The new TEKS/STARS requirements forTexas history are divided into 20 sections, only eight of which directly speak toTexas history.  These new sections were released to teachers with no new textbooks, teaching materials or teacher training to assist them on their instruction.  The San Jacinto Museum guide includes enrichment materials, teaching tips and activities for these units.  Teachers that have seen a preview of the curriculum guide say it will be “invaluable” to their ability to instruct students on the content of these new requirements.

“Last year was the first year the revised TEKS/STARS testing took place,” says Appleby, the Museum’s curator. “Teachers and districts are eager for assistance in providing useful and interesting materials that can help them teach this material more effectively.  We are thrilled to offer that assistance.”

“With fewer schools able to afford field trips due to budget cuts and higher gas prices, this outreach tool that includes pre- on-site and post-visit materials will help to reinforce in teachers’ minds that San Jacinto is still the premiere venue to bring a class to for the study of Texas history,” Spasic adds.  “We hope to offer teacher training seminars in late spring or early summer.”

“In an era of increasing financial restraints placed on educators, the San Jacinto Museum of History’s free Curriculum Guide for Teaching Texas History makes for an invaluable resource for all interested in the state’s history,” says Marcus S. Turner, Department of History, San Jacinto College Central.

Each lesson from the guide is generally designed to be completed within one or two class periods. However, teachers are encouraged to modify lessons to meet the needs of the students in their unique classroom situations, use documents and artifacts interchangeably from lesson to lesson, use “Be a Star” extra credit activities to expand lessons for all learners, or combine multiple lessons into one.

It is critical in the teaching of history to provide students with many opportunities for analysis and evaluation, therefore the curriculum guide uses the “SDA Discussion Strategy for Document Analysis” with the following components:

  • Structure of the document i.e. what the students can tell about the document before getting into the detail    content.  Is it inherently biased (editorials, editorial cartoons)?  Who created the document, when and for whom? What do they know about the time when the document was created?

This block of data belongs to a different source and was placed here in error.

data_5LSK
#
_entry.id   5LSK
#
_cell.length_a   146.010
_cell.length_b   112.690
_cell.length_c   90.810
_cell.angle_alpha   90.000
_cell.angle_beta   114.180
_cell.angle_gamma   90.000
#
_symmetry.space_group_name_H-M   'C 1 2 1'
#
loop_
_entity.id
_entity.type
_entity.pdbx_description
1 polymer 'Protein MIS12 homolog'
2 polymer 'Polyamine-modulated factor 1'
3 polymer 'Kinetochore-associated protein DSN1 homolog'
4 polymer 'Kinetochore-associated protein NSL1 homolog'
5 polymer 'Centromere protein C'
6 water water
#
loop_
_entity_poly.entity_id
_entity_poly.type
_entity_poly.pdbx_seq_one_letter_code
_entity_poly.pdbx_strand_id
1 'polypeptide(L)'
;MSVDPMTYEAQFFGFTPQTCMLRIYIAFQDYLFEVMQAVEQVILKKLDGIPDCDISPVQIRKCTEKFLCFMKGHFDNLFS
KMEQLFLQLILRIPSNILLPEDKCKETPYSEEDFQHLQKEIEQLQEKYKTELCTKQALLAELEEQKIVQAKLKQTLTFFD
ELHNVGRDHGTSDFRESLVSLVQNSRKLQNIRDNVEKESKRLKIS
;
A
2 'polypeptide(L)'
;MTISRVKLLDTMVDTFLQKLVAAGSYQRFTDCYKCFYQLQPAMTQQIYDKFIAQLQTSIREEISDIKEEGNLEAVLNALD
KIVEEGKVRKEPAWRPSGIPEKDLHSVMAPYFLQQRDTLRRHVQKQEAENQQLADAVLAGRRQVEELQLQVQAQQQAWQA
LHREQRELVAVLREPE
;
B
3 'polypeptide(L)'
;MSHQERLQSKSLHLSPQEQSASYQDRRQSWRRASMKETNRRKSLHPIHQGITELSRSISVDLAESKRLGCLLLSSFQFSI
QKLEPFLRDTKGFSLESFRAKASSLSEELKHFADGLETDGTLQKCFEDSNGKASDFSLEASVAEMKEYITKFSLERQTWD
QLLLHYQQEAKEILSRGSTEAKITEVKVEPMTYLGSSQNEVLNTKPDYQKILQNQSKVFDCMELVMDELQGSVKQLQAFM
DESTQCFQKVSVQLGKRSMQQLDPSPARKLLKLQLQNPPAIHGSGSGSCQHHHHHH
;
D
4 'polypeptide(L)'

• Details of the document i.e. what the students know without drawing any conclusions. It is very difficult      for students not to inference as they look at the details; however, if they draw conclusions too soon, they misinterpret the document.
  • Analysis of the document i.e. the students can begin drawing conclusions. What is the subject of the      document? What is the main idea of the document? What inferences can they make? Can they trust this document to be accurate?

The curriculum also includes many creative components that will relate to school-age students such as the “Amazing Chase to Revolution” which begins with these instructions to the students:  “Your television production team is in charge of planning the next season of The Amazing Chase. This year’s television series will be unique in because the race is restricted solely to Texas and is a spinoff series similar to the Amazing Race on CBS. Your crew is to develop the most challenging and unique expedition of Texas to highlight the state’s large variety of geographic regions and historical locations. The team that comes up with the best draft for the upcoming season may have the honor of watching your team’s plan televised and also get the opportunity to star in three episodes.”

“Teachers tell us that some students grumble that there is way too much Texas history, but as they learn more and become a little older, they become more and more proud of what being a Texan means, not only in the nation but in the world,” says Spasic, a former educator.  “Author John Steinbeck said it best: ‘Texas is a state of mind. Texas is an obsession. Above all, Texas is a nation in every sense of the word.’”

More on the San Jacinto Museum of History:  The San Jacinto Museum of History Association is a non-profit organization which owns all the artifacts, library and museum items and manages/operates all aspects of the San Jacinto Museum, which is housed in the San Jacinto Monument on the grounds of the San Jacinto Battleground State Historic Site in La Porte, Texas.  Attractions and events run by the Museum include the special and permanent museum exhibits; the famous 489-foot elevator ride to the top of the Monument; the digital presentation Texas Forever!! The Battle of San Jacinto; the second annual “San Jacinto Texas Independence Fun Run/Walk” on Saturday, March 9, 2013 on a 5K-certified course on the monument grounds; and the annual daylong San Jacinto Day Festival and Battle Reenactment which will be held on April 20 in 2013.

More than 30,000 students visit the Museum each year on field trips. The San Jacinto Battleground State Historic Site attracts more than 1,500,000 people to the park annually, making it the largest, most visited historic park in Texas.

For more information about the curriculum guide, the San Jacinto Museum of History or the San Jacinto Day Festival and Battle Reenactment, please call 281.479.2421 or visit our website

Download or print a PDF of this press release here.